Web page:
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  • Aesthetics by Dietrich Von Hildebrand
  • Lawrence Feingold
VON HILDEBRAND, Dietrich. Aesthetics, 2 volumes. Volume 1 translated by Brian McNeil and edited by John F. Crosby. Steubenville, Ohio: Hildebrand Project, 2016. xxxvii + 470 pp. Paper, $20.00. Volume 2 translated by Brian McNeil, John F. Crosby, and John Henry Crosby, and edited by John F. Crosby and John Henry Crosby. Steubenville, Ohio: Hildebrand Project, 2018. xxx + 574 pp. Paper, $20.00

Von Hildebrand's Aesthetics, recently translated into English and published by the Hildebrand Project, is a monumental work applying the phenomenological approach and a Christian and classical focus to the field of aesthetics. It is important both as a contribution to philosophical aesthetics, and for understanding the philosophy and inner life of Dietrich von Hildebrand, the son of a prominent neoclassical sculptor (Adolf von Hildebrand), and a great lover of the arts in the classical tradition. It was the last major work that he wrote on a subject close to his heart, and he did not live to see its publication.

His intention in the work is to be attentive to the essence of beauty in all its breadth, distinguishing its various forms, both in nature and in the fine arts, as he explains in the introduction: "We ask the ancient Platonic question: ti esti, 'What is it?', with reference to the essence of beauty, to the basic forms of beauty, and to the whole realm of the beautiful." Von Hildebrand's approach is also marked by an attitude of wonder and reverence before the mystery of the dimensions of beauty, and is to be commended for the way it fosters the growth of a similar attitude in the reader.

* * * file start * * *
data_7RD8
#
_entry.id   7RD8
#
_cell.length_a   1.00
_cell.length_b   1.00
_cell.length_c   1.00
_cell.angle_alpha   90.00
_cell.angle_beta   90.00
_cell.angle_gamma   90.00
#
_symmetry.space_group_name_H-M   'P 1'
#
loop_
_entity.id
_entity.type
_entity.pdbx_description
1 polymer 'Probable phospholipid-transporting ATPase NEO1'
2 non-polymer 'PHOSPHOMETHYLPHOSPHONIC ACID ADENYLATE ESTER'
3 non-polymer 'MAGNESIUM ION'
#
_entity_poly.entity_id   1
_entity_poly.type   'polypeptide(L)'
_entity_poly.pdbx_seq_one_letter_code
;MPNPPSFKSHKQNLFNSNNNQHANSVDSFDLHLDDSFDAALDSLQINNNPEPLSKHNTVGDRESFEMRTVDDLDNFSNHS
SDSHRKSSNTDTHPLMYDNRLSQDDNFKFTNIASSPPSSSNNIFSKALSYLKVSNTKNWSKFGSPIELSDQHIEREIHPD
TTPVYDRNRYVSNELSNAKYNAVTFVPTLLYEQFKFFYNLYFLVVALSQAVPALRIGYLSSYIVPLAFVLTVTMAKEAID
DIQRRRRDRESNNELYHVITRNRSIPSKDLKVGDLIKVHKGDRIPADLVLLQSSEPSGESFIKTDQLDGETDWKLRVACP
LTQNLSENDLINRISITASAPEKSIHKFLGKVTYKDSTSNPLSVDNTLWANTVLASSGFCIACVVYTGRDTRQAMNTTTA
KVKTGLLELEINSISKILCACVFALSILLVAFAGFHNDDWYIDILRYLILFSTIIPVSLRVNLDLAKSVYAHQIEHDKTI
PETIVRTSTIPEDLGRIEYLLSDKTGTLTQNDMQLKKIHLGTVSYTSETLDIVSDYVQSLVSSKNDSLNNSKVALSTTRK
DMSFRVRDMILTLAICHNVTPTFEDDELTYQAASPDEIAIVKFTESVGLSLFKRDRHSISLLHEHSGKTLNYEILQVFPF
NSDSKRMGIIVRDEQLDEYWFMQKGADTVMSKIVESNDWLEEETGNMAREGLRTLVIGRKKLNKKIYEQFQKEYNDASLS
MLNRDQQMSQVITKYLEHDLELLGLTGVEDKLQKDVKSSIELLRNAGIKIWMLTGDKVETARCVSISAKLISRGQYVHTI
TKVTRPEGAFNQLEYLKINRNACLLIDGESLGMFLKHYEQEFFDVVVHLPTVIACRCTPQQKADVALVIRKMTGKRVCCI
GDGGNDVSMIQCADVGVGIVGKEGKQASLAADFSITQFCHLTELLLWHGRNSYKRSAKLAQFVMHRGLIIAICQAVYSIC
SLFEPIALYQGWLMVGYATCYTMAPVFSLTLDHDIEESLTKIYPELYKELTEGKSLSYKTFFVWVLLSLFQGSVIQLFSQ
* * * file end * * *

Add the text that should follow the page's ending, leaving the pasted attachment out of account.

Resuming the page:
The work is divided into two volumes, the first of which is a philosophical investigation of beauty. Here he argues for the objectivity of beauty; the distinction between metaphysical and artistic beauty; the distinction between the various aesthetic values and their antitheses; the interrelationship of truth, moral goodness, and beauty; and the importance of beauty for the good life. Since a phenomenological approach must be grounded in concrete experience, the second volume examines the fine arts and discusses many masterpieces of Western culture. It is divided into five parts that treat architecture, sculpture, painting, literature, and music. His analysis here should be of interest not only to philosophers but also to artists.

Von Hildebrand's analysis of beauty is situated in the context of his theory of values. He understands value not as a subjective aspect of being, as it might sound at first, but as an objective aspect of things according to which they are intuitively grasped as endowed with importance and not [End Page 386] merely neutral. Aesthetic values are a family of values centering on beauty, but they also include other aspects, such as the comic or elegant; they are distinct from other families, such as moral, intellectual, ontological, or technical values. Although moral and intellectual values are proper only to rational beings, beauty transcends all the categories and is found in all the grades of being.

A consequence of the breadth of beauty is the fact that other values, such as moral, spiritual, ontological, and personal values, each have a beauty of their own. Von Hildebrand refers to this with the term "metaphysical beauty," which he understands as the splendor, reflection, or irradiation of other values. Similarly, he speaks of a metaphysical ugliness that emanates from the disvalues, such as sin, opposed to the positive values that radiate beauty.

Metaphysical beauty is distinguished from the beauty that is contained directly in visible and audible being, whether in nature or art. When this sensible beauty manifests the beauty of spiritual realities, then he speaks of "beauty of the second power." These three types of beauty—metaphysical beauty, sensible beauty, and sensible beauty of the second power—are the principal structural categories of von Hildebrand's Aesthetics, and he analyzes how they interact with one another. For example, what makes a work of art transcend the level of being that is sensibly pleasing (beauty of the first power) and rise to represent the depths of the human spirit (beauty of the second power)? He sees the...


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